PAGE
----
When choosing my university degree, I had literally no idea what type of engineering I wanted to go into. All I knew was that I really enjoyed seeing a project brief go from concept generation through design development to the final product. All courses that I applied for were ‘General Engineering’ courses, but what drew me to the Engineering Design course was how enthusiastic all the students were and how interesting their industrial placements sounded.
Once I joined Bristol, I started to really understand the perks of having a small cohort. By the end of the first week I knew everyone on my course, which made going to lecture theatres with 200 people in it significantly less daunting because you knew you could always find someone from Eng Des. This support structure became more invaluable as you progressed through the course. In the first couple of years, it allowed people to upload pictures of their solutions to the fluid mechanics question we had all been struggling with on our Eng Des Facebook group. During the placement year, it meant you had people who really understood how big a deal your ‘mini wins’ at work really were and who could join you on your payday spending sprees! And then during the final two years, it was these friends who supported you through all the job applications and who you get to work with on a really exciting final year project.
My placement year was where my confidence as an engineer was cemented. I was in the Intelligent Automation team at the Manufacturing Technology Centre (MTC) in Coventry and worked on two projects. The first involved creating a robotic demonstrator for a national exhibition. I attended machine vision courses and basic robotic programming training. This project was so exciting as I got to see my robot demo sketches become a reality and was in charge of all aspects of the project including the budget! My second project was a European funded project made up of four engineering companies across Europe. This project was an amazing project to work on as my engineering network grew substantially through the business trips to Denmark and Germany and I was exposed to different working styles. It also improved my leadership skills greatly as I was selected as the UK Lead for a specific work package. This role involved organising an Open Lab at MTC where we invited over 100 small and medium enterprises and worked out how automation could help with their businesses. Organising this event meant I got to deal with multiple stakeholders and had to delegate tasks to different people, including staff who were much more senior than me.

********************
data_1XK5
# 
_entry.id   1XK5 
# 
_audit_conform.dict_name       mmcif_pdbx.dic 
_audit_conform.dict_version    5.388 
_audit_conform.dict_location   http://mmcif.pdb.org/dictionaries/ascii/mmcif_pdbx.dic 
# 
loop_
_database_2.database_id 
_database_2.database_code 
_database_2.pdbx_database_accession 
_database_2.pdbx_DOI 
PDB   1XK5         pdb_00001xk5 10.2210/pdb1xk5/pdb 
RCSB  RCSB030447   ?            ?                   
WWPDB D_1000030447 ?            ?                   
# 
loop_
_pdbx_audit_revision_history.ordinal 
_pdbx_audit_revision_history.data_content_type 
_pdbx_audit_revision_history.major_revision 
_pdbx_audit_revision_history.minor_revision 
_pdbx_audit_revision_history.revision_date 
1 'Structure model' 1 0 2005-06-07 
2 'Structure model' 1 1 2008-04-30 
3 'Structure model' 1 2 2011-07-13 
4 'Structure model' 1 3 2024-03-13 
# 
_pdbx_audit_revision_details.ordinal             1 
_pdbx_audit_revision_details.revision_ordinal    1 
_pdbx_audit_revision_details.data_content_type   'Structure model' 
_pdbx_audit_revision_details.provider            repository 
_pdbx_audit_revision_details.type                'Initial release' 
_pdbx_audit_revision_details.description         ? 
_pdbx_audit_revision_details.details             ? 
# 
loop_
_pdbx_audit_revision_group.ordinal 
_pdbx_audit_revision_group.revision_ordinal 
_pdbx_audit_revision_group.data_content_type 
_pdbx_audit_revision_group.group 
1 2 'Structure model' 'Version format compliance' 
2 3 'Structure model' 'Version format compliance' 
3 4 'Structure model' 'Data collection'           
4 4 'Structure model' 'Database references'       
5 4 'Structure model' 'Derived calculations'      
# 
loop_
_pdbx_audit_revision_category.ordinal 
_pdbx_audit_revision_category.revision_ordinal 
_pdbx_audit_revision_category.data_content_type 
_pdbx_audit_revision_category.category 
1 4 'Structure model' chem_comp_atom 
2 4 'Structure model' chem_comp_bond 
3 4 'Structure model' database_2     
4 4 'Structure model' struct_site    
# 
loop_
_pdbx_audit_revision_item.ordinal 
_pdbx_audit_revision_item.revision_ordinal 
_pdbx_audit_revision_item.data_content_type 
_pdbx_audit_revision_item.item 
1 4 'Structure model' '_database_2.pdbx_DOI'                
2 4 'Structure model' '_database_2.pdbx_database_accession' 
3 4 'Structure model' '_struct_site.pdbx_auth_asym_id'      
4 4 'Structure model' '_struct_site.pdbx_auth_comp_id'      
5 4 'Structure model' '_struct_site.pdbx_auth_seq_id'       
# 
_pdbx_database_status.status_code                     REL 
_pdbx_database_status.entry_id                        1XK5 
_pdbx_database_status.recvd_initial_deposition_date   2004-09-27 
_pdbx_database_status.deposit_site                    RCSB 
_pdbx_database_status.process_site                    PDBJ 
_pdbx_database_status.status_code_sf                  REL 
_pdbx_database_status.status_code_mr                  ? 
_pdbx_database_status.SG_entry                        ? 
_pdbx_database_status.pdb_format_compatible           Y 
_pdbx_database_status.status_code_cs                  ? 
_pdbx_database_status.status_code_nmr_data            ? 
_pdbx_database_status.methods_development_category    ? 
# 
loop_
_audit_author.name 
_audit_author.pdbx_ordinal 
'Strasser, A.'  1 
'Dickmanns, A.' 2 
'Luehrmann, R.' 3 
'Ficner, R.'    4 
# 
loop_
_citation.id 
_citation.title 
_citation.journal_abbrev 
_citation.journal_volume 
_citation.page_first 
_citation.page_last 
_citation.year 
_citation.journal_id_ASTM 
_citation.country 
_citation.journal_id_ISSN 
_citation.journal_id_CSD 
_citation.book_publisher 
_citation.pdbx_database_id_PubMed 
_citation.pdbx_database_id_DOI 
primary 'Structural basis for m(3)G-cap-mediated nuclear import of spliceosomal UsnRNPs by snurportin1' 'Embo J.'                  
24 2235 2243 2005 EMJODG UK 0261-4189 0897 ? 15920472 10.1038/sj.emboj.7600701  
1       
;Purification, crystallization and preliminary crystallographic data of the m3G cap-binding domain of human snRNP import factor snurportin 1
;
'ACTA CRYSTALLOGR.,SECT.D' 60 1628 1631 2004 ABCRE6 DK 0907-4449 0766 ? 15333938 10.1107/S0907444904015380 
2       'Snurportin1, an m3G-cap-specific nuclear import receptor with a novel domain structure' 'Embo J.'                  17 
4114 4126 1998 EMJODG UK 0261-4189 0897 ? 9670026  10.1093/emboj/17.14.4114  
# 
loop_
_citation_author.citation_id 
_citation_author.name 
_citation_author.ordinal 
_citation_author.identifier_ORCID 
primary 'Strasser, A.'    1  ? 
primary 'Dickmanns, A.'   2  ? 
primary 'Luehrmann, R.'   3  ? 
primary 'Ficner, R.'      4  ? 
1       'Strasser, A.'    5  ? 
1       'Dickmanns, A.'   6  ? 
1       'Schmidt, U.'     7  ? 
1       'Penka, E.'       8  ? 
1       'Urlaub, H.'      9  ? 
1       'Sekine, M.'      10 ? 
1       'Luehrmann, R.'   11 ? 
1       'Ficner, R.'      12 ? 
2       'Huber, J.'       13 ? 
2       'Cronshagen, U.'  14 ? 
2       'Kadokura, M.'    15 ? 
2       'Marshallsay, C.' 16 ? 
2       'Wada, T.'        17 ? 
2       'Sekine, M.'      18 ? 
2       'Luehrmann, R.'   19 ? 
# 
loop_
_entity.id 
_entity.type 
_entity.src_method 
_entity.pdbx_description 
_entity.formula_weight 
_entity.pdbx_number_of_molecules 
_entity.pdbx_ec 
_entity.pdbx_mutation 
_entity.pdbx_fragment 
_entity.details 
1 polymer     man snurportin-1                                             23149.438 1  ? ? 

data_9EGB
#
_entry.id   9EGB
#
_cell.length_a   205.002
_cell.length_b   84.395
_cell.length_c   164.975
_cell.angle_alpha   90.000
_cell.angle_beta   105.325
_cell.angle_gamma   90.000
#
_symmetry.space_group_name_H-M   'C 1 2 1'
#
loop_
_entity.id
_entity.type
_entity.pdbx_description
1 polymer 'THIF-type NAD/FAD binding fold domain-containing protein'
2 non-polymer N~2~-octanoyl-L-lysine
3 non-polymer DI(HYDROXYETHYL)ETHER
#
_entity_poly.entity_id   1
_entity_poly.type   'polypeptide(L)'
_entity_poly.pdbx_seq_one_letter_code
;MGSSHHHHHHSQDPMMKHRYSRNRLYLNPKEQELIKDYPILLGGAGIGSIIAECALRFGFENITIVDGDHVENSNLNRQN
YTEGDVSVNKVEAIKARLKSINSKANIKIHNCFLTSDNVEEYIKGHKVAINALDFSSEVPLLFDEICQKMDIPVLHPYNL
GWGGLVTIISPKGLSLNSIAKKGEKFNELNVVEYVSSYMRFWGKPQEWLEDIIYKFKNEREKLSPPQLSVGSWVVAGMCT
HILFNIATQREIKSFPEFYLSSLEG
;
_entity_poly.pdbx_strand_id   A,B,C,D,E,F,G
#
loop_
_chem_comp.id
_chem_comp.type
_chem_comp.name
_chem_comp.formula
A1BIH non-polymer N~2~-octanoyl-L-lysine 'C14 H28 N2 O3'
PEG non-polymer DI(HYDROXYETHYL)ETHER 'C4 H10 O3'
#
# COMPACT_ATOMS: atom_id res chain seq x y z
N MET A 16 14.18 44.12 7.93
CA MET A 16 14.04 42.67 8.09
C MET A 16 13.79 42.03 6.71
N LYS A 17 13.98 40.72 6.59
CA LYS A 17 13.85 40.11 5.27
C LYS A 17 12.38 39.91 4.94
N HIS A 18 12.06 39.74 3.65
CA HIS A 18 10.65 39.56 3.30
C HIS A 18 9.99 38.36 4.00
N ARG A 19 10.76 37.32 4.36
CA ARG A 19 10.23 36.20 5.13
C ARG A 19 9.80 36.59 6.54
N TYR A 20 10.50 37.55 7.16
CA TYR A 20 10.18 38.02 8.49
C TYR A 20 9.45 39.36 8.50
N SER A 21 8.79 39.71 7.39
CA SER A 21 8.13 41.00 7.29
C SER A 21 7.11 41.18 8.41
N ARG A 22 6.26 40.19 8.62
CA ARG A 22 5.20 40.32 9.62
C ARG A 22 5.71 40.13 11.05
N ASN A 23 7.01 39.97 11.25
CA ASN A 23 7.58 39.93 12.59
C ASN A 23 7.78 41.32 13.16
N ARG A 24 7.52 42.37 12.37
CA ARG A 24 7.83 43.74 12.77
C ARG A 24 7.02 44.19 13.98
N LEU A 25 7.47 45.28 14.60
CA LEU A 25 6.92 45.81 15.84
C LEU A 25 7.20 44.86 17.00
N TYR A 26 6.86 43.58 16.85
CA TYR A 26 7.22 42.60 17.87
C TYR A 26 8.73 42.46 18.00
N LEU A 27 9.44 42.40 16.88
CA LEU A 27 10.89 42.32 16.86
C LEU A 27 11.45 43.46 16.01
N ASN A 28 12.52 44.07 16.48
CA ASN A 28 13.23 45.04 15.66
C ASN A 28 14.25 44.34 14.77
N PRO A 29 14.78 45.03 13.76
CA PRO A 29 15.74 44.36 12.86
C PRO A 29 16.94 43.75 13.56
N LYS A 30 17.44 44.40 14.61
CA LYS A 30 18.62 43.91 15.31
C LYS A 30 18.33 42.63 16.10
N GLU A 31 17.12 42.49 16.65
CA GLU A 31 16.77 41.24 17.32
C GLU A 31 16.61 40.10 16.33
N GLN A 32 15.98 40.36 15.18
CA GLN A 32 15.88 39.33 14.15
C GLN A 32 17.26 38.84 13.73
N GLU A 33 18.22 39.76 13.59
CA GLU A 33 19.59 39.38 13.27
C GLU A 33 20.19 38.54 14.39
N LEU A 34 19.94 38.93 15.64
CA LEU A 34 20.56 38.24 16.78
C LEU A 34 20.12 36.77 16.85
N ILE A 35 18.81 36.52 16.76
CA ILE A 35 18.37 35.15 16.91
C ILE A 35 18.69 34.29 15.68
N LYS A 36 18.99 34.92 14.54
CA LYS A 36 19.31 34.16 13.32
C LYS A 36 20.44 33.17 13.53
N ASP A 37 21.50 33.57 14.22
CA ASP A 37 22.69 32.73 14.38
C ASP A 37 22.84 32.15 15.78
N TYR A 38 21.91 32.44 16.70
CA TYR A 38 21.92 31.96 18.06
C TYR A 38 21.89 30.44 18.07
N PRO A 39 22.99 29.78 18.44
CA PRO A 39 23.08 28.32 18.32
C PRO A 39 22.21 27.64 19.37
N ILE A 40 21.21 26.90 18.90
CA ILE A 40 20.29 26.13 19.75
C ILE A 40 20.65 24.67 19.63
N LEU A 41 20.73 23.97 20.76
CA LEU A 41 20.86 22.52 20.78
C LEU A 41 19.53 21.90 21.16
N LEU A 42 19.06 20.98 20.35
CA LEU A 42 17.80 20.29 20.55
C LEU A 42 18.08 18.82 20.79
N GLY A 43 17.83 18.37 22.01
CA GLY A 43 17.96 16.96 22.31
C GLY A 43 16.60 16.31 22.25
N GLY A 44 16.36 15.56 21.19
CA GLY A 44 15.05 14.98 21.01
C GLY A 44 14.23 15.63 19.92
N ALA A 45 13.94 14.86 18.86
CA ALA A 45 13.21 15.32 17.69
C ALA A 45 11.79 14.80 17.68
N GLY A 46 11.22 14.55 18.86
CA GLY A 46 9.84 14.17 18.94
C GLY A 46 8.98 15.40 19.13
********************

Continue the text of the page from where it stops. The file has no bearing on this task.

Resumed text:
Through the Engineering Design course, I was offered a job as a Systems Engineer at Novel Engineering Consultants, a small aerospace company based in Bristol. Even though I have only been working here for a couple of months so far, I have learnt so much about the aerospace industry and am already responsible for multiple projects which is definitely one of the advantages of small companies. More and more universities are realising the importance of industrial placement years but I believe that it is the Engineering Design staff who differentiate our course from everyone else’s. The Engineering Design staff go above and beyond to support you throughout the degree. This includes things like finding a PhD student to help you with a Matlab modelling project, to introducing and setting up interviews for graduate jobs - I have had first-hand experience of both. This course has really shaped the kind of engineer I am today and I cannot recommend it enough!